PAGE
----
The Cosmic Ice Laboratory - Research

The Cosmic Ice Laboratory - Our Research

Our research group is part of the Astrochemistry Laboratory in the Solar System Exploration Division at NASA's Goddard Space Flight Center, and is a member of the Goddard Center for Astrobiology. We specialize in studying the spectra, the chemistry, and the physical properties of ices relevant to comets, icy satellites and planets, and the coatings of dust grains in the interstellar medium. Although many cosmic ices are dominated by H2O, they also contain "prebiotic" molecules such as CO, CO2, CH4, NH3, and CH3OH. In studying these molecules we are probing the early, ancient chemistry which eventually led to the origin of life.
In our laboratory we prepare ices by using a cryostat to condense gas-phase mixtures to temperatures as low as 10 K. The ices are made in a vacuum system to simulate the low pressure of outer space, and also to avoid undesirable contamination from the Earth's atmosphere. An infrared spectrometer is used to record spectra of an ice during experiments.

Our laboratory set-up is unusual because it is interfaced not only to a Van de Graaff accelerator, that can produce protons at energies up to about 1 million electron volts (1 MeV), but also to a hydrogen-discharge lamp that supplies ultraviolet (UV) photons (energy ~10 eV). The high-energy protons simulate the magnetospheric or cosmic ray radiation exposure expected for planetary, cometary, and interstellar ices, while the UV photons from our lamp simulate the Solar or interstellar UV field. When either the protons or UV photons strike an ice sample they produce ionizations and excitations, resulting in chemical reactions to make new molecules. By comparing infrared spectra taken before and after this processing of an ice, we can identify molecules formed by either radiolysis or photolysis.

Comet Hyakutake
Comet Hyakutake

The Eagle Nebula is an interstellar
cloud of gas and dust.

Ices in interstellar environments often are accompanied by dust grains. With comets, both dust grains and gases subliming from ices are observed. In the Cosmic Ice Laboratory we use silicate materials to simulate cometary, and other, grains. Ices formed on these silicates are used to investigate ice-grain interactions.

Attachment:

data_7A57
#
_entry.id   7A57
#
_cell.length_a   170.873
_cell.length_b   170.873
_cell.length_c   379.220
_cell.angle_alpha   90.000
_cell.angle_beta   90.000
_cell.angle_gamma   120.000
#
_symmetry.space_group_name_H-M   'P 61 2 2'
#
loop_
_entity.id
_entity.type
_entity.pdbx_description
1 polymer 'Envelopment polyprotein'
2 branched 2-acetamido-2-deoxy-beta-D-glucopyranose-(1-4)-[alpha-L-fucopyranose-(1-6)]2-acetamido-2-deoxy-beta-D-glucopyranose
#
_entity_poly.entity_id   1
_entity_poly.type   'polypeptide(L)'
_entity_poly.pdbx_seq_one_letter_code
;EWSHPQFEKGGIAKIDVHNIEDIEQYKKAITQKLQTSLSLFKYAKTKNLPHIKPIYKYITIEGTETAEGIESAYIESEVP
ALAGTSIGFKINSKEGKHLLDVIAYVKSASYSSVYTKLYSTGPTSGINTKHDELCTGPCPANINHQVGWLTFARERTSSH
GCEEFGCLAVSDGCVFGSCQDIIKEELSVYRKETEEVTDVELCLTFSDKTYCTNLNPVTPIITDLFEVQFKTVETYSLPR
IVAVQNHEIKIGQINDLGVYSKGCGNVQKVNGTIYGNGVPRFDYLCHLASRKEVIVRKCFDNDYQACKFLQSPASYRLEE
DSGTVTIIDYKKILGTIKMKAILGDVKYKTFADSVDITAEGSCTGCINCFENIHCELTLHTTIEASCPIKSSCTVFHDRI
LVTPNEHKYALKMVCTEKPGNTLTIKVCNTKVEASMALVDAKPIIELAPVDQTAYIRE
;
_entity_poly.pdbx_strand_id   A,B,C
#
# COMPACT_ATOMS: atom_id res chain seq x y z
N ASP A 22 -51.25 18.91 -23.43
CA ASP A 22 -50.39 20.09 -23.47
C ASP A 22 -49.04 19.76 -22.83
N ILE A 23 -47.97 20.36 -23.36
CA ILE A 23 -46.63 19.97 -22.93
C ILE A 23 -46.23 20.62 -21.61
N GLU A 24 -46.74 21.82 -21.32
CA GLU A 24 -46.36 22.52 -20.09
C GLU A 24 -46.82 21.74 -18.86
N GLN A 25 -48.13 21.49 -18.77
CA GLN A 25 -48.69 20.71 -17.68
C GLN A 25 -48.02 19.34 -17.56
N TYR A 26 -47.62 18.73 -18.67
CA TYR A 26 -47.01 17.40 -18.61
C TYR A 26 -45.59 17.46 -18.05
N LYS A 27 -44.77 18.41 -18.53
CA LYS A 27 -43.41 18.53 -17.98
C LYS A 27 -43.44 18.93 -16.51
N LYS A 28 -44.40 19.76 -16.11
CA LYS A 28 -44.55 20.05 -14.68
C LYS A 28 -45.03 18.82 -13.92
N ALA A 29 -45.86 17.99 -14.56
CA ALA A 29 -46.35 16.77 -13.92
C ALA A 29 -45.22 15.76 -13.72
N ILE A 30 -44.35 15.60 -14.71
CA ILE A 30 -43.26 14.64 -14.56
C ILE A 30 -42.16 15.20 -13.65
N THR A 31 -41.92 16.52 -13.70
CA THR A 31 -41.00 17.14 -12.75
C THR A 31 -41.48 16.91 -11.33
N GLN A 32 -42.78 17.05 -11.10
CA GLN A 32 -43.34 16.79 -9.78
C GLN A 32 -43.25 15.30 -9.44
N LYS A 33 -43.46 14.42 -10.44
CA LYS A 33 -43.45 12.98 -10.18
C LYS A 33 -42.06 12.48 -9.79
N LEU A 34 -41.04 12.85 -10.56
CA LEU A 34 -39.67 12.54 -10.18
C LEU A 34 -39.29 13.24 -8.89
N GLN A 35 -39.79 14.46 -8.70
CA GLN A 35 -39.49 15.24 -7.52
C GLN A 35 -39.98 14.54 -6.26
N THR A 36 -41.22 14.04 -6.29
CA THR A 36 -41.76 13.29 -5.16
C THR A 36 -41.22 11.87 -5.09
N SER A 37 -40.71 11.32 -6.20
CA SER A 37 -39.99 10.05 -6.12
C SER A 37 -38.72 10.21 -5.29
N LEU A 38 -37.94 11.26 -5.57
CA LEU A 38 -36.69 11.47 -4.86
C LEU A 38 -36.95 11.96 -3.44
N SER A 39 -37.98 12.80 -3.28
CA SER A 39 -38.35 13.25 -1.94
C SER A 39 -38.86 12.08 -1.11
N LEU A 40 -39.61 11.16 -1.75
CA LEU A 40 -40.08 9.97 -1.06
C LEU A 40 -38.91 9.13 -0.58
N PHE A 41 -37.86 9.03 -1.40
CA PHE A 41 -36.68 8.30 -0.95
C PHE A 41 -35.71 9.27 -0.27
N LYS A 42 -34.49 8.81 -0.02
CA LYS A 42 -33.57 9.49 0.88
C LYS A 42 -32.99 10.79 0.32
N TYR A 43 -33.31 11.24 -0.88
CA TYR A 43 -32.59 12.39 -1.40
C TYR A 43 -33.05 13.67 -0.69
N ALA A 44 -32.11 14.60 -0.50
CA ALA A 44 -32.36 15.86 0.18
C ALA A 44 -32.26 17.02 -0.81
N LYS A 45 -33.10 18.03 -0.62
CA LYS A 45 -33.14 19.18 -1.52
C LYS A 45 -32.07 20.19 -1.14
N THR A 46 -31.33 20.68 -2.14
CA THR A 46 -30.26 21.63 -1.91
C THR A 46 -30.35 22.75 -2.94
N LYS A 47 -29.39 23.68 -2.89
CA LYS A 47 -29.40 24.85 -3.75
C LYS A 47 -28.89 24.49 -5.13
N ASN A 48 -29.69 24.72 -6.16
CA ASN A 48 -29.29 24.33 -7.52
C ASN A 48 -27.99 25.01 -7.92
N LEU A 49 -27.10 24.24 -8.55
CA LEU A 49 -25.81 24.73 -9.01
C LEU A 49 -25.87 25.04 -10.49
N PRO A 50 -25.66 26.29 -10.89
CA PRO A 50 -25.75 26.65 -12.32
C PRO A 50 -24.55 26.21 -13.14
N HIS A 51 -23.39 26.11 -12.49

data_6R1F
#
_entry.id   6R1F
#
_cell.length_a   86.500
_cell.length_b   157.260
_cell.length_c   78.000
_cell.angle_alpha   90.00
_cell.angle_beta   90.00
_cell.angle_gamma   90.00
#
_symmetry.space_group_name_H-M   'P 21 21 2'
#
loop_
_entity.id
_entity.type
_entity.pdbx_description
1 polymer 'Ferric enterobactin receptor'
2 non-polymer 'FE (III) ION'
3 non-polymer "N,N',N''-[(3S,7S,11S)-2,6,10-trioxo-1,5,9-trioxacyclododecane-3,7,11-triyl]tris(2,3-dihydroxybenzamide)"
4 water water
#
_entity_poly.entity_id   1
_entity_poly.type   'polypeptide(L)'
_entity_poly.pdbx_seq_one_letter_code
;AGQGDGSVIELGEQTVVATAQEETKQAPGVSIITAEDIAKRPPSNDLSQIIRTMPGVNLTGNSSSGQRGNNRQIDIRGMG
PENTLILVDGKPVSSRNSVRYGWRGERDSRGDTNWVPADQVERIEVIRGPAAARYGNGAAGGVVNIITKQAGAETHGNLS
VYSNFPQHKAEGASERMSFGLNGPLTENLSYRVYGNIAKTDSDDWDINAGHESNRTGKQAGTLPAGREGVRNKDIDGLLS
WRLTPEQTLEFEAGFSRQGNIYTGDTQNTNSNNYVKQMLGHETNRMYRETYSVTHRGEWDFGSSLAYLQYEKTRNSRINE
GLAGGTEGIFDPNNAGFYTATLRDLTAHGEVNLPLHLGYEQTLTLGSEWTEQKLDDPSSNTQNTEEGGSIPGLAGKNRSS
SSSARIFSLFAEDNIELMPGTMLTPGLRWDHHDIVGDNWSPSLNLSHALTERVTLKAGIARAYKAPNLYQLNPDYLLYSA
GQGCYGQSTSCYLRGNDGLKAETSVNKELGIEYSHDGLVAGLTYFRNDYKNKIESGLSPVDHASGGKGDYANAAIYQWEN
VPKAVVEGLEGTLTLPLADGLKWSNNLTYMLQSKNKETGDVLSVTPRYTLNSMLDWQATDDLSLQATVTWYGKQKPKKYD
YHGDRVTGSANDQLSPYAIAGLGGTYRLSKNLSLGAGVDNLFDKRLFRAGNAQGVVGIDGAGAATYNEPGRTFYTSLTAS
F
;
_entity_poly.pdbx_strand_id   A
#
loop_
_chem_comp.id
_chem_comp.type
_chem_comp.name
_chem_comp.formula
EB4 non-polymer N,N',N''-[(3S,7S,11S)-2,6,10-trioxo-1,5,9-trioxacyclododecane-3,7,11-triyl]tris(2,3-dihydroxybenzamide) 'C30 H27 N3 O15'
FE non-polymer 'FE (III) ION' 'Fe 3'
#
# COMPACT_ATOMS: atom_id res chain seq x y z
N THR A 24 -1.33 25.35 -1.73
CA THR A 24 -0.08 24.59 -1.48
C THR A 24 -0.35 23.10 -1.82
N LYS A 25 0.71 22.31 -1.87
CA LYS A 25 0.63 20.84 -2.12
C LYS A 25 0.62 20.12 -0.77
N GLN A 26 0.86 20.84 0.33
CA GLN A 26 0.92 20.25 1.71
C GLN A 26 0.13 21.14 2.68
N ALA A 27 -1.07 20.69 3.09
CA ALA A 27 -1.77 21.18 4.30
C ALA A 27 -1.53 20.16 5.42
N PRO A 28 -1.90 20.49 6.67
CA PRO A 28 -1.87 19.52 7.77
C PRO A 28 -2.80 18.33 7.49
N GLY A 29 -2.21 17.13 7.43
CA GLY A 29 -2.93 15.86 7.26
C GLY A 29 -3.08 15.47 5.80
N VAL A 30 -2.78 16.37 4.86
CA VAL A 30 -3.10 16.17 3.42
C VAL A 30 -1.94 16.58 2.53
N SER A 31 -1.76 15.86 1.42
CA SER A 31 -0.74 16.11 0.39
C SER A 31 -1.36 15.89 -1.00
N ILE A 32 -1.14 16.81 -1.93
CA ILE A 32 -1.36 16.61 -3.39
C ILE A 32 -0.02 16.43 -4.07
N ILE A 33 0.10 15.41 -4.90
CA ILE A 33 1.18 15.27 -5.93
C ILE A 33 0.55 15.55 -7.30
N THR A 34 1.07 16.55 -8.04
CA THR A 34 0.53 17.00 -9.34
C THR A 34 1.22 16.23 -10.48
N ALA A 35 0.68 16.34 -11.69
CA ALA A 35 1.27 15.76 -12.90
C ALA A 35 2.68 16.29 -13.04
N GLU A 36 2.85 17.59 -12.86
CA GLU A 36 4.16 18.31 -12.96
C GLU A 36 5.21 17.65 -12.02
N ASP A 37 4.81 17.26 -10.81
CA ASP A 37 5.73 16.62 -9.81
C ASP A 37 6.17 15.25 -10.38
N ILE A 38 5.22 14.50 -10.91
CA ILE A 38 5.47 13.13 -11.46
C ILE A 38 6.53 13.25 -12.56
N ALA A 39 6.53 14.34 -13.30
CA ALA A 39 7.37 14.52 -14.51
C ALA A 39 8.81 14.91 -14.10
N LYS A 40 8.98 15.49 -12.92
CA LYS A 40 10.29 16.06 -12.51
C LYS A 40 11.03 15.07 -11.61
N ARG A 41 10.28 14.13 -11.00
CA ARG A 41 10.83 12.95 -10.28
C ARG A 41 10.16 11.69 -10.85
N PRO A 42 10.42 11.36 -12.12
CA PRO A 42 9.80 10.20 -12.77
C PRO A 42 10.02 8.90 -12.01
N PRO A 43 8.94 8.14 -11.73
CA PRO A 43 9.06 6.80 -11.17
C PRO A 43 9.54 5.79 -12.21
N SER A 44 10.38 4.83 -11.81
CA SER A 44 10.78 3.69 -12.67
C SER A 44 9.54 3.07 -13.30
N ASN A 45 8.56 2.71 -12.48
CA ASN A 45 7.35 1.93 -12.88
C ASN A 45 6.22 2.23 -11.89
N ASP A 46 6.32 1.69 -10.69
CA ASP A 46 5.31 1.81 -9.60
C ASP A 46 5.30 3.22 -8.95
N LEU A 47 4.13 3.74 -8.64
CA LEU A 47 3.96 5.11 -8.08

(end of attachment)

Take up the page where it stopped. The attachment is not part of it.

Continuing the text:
When warmed to room temperature, many irradiated icy mixtures leave an organic residue, which can be analyzed by chromatography and mass spectrometry. We used these methods to show that hexamethylenetetramine (HMT) is synthesized when H2O + CO + NH3 + CH3OH mixtures are processed with either photons or protons. HMT is known to produce amino acids if hydrolyzed.

Results from our experiments explain and predict the existence of specific molecules on space objects. For example, since SO3 is formed in laboratory irradiations of SO2 ice then SO3 is also expected on the Jovian satellite Io, whose surface SO2 experiences intense radiation from Jupiter. Our experiments on H2O + CH3OH mixtures suggested ethylene glycol as an interstellar molecule, and indeed this molecule was later detected in interstellar space. In other work we showed that the oft-debated "XCN" infrared feature in interstellar ices is due to the cyanate ion (OCN-), and that the anomalous HCN-HNC ratio in comets can arise from radiation exposure to cometary molecules. Still other experiments have concerned the formation of H2O2 on Europa, an icy Jovian satellite, and the synthesis of C2H6 and C3O2 in comets.


Europa, a moon of Jupiter, has ices such as H2O, H2O2, CO2, and SO2 on its surface.

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